Tony Judt, whose output tends to be a little varied for my taste, has a new article in the New York Review of Books called "Europe vs. America" that's sharp, well-written, and timely (something else the NYRB is only infrequently). Robin Sloan's Snarkmarket entry even compelled me to compose a new Schrift (which is sadly even more infrequent).
After Rob's nice critique of the mildly (but decisively) distorting image Americans attach to "welfare state," I just have this to add: when you read the article, don't miss Judt's footnotes. Some of them veer towards inanity (especially the tone-deaf quips about Janet Jackson and David Beckham), but others are juicy and delicious.
 "...(T)he steadily rising cost of private medical insurance in the US puts at least as much of a burden on American firms as social taxation and welfare privileges place upon their European counterparts —- while providing none of the attendant social benefits.""Spending other people's money on other people's products." I don't know if I've ever seen a better-phrased summary of why simultaneously skyrocketing budget and trade deficits spell disaster for a country's economy.
 "... The collapsing dollar is sustained only by foreigners' willingness to hold it: Americans are currently spending other people's money on other people's products. Were the US any other country it would by now be in the unforgiving hands of the International Monetary Fund."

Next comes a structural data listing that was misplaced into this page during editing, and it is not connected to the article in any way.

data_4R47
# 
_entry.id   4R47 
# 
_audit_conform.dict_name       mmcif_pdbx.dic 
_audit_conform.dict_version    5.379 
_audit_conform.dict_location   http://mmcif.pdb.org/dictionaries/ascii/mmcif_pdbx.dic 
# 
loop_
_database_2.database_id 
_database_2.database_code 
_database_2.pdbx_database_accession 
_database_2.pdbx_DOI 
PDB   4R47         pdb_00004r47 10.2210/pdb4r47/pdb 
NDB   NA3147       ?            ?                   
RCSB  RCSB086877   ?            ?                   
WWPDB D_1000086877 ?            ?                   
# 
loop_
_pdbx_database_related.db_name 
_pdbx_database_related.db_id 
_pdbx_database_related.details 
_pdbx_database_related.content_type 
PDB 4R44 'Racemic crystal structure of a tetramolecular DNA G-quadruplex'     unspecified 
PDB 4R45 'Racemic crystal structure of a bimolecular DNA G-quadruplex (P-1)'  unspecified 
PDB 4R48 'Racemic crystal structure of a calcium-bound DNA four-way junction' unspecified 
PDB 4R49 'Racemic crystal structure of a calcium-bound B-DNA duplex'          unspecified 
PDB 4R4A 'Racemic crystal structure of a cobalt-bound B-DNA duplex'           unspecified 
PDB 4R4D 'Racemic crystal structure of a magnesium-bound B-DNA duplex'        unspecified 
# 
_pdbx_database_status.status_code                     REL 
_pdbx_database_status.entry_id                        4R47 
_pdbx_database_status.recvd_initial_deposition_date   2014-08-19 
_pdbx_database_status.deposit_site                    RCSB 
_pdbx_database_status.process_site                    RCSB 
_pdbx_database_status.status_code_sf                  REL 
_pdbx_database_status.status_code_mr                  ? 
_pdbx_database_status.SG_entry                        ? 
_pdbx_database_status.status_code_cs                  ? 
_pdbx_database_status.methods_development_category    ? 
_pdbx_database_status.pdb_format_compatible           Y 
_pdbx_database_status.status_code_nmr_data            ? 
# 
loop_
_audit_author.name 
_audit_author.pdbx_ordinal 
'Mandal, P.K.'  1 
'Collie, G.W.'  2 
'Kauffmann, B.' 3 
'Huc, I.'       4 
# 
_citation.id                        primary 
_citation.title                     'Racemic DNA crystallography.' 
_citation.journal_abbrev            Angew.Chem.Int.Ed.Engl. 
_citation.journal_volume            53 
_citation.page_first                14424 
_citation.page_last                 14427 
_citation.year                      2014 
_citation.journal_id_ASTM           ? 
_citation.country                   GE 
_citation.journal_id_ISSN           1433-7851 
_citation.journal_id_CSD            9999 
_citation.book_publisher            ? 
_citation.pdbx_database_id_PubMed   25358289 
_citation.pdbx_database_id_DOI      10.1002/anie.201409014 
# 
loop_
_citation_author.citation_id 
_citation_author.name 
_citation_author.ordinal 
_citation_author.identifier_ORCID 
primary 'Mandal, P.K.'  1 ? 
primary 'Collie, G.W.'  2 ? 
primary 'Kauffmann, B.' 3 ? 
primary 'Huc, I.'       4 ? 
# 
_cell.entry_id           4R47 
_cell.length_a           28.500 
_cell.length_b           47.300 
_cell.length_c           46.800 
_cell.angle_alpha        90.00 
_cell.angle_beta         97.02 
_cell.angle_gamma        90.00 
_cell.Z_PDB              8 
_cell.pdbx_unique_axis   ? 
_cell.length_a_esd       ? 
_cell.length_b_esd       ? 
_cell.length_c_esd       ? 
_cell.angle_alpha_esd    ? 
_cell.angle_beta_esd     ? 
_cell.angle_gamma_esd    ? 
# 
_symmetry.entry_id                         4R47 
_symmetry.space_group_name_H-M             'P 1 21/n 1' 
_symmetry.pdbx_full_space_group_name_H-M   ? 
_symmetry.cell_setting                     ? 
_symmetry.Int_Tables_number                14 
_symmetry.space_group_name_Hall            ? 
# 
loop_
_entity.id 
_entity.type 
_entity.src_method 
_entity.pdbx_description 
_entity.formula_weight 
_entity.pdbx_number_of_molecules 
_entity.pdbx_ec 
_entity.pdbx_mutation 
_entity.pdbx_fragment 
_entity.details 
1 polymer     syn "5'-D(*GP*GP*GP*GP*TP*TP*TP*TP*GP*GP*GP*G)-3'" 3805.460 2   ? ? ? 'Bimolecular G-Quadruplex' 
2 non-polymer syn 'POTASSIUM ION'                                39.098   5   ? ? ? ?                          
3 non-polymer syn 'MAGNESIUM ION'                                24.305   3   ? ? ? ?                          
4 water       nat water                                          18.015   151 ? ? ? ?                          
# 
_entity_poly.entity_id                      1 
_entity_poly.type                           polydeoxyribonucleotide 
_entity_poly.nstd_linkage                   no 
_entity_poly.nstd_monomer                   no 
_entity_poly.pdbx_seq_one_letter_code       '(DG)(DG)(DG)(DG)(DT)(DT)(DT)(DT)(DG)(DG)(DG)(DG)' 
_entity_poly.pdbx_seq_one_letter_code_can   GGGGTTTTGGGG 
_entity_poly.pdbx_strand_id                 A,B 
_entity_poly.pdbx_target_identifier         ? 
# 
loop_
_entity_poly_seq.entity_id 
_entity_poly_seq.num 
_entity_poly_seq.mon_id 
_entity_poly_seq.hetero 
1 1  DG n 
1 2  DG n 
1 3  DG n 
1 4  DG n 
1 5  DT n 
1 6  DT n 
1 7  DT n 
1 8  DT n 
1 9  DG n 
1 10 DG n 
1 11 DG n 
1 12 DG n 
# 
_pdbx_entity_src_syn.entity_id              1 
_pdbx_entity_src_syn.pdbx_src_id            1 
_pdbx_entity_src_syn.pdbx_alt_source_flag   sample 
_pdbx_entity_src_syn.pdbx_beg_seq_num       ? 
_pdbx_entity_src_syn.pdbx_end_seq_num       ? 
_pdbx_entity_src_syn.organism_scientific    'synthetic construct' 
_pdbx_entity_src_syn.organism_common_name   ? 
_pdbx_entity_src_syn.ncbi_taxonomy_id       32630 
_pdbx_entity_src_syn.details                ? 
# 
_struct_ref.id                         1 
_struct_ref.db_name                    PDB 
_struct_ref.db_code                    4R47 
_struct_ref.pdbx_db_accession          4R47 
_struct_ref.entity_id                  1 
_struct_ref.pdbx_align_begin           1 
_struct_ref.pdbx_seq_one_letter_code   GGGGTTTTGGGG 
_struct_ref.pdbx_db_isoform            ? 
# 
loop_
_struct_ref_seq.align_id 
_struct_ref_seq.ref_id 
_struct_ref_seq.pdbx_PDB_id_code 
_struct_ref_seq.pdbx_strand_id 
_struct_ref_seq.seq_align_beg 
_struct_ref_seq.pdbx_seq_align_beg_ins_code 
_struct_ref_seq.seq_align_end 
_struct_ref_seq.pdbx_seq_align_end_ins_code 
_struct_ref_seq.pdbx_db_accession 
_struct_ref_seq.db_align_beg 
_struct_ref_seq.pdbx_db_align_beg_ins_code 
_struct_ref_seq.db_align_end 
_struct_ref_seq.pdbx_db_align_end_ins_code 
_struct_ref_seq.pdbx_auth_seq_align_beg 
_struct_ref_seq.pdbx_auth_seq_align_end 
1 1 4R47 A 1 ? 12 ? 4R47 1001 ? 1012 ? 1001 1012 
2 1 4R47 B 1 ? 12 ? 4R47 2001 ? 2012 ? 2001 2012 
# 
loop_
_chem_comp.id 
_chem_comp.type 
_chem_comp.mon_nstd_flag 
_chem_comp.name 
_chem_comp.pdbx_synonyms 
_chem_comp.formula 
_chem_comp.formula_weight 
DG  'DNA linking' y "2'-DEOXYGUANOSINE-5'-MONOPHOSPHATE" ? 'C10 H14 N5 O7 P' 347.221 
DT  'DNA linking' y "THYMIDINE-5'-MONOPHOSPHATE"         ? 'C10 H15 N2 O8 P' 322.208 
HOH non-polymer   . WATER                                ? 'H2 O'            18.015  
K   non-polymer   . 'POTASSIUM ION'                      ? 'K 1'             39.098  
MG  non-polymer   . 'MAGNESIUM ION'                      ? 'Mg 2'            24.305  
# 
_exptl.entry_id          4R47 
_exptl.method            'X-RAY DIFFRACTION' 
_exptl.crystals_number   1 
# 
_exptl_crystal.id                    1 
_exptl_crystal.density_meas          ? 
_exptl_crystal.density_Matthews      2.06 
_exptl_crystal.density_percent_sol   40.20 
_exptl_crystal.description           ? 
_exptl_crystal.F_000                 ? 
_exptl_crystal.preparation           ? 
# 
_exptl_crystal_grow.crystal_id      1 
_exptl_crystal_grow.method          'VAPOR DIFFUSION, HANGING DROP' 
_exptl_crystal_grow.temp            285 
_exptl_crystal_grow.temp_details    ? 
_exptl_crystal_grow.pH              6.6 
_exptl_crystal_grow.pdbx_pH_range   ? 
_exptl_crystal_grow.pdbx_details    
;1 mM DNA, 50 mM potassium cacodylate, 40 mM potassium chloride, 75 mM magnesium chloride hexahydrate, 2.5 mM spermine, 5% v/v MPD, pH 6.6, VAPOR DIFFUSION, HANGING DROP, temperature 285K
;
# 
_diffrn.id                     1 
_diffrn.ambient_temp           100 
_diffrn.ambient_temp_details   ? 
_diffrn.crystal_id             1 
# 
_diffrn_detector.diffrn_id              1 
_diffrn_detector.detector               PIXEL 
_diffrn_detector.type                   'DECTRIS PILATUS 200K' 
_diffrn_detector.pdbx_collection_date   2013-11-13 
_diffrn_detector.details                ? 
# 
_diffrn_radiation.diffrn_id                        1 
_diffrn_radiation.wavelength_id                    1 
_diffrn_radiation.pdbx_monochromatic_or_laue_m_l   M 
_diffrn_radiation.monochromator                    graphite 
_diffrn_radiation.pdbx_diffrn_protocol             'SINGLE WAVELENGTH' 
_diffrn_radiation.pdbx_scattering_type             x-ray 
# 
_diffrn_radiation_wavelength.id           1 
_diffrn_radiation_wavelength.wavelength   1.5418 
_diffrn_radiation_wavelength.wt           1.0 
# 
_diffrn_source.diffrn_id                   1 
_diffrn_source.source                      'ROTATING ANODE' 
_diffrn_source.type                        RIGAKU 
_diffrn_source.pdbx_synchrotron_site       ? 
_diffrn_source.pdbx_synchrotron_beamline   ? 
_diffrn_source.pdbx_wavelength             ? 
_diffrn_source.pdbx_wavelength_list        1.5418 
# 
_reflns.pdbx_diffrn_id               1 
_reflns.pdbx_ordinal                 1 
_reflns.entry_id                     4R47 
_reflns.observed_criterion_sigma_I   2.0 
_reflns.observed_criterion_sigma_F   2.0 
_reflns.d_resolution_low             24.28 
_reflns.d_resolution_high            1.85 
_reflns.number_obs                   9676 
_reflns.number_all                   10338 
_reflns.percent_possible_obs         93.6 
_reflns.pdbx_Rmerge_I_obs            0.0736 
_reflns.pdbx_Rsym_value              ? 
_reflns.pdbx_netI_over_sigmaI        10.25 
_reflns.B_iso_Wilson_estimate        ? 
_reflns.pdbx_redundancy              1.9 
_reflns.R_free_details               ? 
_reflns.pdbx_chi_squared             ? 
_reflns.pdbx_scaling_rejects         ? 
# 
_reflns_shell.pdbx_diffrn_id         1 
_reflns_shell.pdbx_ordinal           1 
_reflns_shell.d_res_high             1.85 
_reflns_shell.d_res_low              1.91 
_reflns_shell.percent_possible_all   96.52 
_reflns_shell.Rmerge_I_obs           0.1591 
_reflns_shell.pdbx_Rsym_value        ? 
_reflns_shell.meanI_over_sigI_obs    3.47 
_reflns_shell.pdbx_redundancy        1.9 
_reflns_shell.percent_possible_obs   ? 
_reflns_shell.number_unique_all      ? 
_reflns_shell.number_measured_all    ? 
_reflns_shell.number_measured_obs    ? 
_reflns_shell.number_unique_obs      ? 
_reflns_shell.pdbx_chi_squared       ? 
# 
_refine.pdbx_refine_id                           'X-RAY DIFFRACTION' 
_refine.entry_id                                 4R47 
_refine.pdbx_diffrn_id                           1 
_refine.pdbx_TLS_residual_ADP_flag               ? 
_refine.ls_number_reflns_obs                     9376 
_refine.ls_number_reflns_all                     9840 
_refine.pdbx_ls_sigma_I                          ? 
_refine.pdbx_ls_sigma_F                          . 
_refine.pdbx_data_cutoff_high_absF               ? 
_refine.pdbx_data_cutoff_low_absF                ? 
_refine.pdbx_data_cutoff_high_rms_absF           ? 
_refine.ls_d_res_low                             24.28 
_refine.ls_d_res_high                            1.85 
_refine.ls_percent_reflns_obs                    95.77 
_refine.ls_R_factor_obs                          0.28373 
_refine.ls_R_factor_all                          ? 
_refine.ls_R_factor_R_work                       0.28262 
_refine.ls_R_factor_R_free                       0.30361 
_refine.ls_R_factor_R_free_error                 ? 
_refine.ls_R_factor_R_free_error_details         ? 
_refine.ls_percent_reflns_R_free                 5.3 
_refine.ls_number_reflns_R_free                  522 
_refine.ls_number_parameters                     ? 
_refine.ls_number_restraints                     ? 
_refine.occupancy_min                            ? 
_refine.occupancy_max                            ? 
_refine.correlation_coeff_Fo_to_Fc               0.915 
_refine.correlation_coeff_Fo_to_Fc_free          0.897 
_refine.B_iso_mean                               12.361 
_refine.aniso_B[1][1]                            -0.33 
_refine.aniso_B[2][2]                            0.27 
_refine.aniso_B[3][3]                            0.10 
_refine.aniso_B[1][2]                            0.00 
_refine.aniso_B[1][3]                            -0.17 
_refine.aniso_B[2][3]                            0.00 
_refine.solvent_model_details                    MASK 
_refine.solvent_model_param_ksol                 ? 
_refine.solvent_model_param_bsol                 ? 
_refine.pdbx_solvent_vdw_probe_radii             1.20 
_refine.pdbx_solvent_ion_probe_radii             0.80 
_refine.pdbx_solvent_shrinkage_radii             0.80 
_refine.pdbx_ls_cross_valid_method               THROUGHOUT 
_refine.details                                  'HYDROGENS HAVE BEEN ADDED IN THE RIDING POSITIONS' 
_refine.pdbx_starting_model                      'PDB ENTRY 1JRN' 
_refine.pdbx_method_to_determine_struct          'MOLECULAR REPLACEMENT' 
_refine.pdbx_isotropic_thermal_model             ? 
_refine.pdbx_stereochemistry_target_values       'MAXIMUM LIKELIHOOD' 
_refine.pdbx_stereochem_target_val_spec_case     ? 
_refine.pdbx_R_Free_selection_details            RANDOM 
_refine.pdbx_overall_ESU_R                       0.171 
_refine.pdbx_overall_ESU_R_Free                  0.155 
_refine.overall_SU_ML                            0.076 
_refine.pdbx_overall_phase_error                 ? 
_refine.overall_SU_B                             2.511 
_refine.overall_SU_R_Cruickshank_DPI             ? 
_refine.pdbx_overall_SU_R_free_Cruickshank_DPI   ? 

"... (Garton Ash) cites a popular joke: Britain was promised that Blair's Third Way would bring it American universities and German prisons —- what it is actually getting are American prisons and German universities."
My favorite passage, however, is the same cited by Robin, albeit for a slightly different reason:
"(T)hese are not deep structural failings of the European way of life: they are difficult policy choices with political consequences. None of them implies the dismantling of the welfare state."It's the "difficult policy choices with political consequences" line that resonates for me. Both Americans and Europeans today too easily place themselves (and each other) in scenarios they imagine to be both apocalyptic and inevitable. We're all hopelessly cursed by demographics and unmanageable covenants: too many immigrants, too many old people, and too many promises made, with danger (whether global terrorism or environmental and economic collapse) always just around the corner. Instead of making tough choices about adjustments to the system -- politically unpopular, perhaps, but functionally necessary -- both American and European leaders have consigned blame to other quarters and contented themselves with either radically razing the system or going down with the ship, like Ahab bound to the mast.
This is more than the politics of fear -- it's a kind of insanity. What we need are a thousand cool heads -- debunkers who can show us a third way out.